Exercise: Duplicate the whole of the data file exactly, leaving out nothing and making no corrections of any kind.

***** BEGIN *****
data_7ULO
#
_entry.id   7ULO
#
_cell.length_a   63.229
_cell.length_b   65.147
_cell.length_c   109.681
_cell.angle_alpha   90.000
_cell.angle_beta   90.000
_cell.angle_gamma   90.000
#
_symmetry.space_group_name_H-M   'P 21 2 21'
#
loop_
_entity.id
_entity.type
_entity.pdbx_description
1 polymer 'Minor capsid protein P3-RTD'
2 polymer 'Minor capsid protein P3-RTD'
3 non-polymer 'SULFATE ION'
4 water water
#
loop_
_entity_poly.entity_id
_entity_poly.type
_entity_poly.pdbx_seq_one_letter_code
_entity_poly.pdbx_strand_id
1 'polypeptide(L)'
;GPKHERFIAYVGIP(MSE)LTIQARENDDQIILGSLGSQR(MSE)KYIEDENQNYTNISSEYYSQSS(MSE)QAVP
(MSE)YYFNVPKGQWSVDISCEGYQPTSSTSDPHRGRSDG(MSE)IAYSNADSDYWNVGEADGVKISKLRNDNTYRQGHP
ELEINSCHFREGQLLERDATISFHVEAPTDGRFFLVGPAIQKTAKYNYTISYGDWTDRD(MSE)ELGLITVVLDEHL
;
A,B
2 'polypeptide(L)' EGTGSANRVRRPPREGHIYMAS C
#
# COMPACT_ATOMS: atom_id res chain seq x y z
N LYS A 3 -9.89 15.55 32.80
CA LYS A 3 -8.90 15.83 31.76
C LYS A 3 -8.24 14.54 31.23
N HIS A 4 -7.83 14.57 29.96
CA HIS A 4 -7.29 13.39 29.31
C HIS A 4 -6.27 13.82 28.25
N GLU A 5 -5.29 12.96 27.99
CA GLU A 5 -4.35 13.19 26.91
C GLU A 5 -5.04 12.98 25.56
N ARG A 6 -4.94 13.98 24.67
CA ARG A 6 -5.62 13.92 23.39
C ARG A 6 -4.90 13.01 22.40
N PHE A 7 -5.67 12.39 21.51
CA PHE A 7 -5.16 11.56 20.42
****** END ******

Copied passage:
data_7ULO
#
_entry.id   7ULO
#
_cell.length_a   63.229
_cell.length_b   65.147
_cell.length_c   109.681
_cell.angle_alpha   90.000
_cell.angle_beta   90.000
_cell.angle_gamma   90.000
#
_symmetry.space_group_name_H-M   'P 21 2 21'
#
loop_
_entity.id
_entity.type
_entity.pdbx_description
1 polymer 'Minor capsid protein P3-RTD'
2 polymer 'Minor capsid protein P3-RTD'
3 non-polymer 'SULFATE ION'
4 water water
#
loop_
_entity_poly.entity_id
_entity_poly.type
_entity_poly.pdbx_seq_one_letter_code
_entity_poly.pdbx_strand_id
1 'polypeptide(L)'
;GPKHERFIAYVGIP(MSE)LTIQARENDDQIILGSLGSQR(MSE)KYIEDENQNYTNISSEYYSQSS(MSE)QAVP
(MSE)YYFNVPKGQWSVDISCEGYQPTSSTSDPHRGRSDG(MSE)IAYSNADSDYWNVGEADGVKISKLRNDNTYRQGHP
ELEINSCHFREGQLLERDATISFHVEAPTDGRFFLVGPAIQKTAKYNYTISYGDWTDRD(MSE)ELGLITVVLDEHL
;
A,B
2 'polypeptide(L)' EGTGSANRVRRPPREGHIYMAS C
#
# COMPACT_ATOMS: atom_id res chain seq x y z
N LYS A 3 -9.89 15.55 32.80
CA LYS A 3 -8.90 15.83 31.76
C LYS A 3 -8.24 14.54 31.23
N HIS A 4 -7.83 14.57 29.96
CA HIS A 4 -7.29 13.39 29.31
C HIS A 4 -6.27 13.82 28.25
N GLU A 5 -5.29 12.96 27.99
CA GLU A 5 -4.35 13.19 26.91
C GLU A 5 -5.04 12.98 25.56
N ARG A 6 -4.94 13.98 24.67
CA ARG A 6 -5.62 13.92 23.39
C ARG A 6 -4.90 13.01 22.40
N PHE A 7 -5.67 12.39 21.51
CA PHE A 7 -5.16 11.56 20.42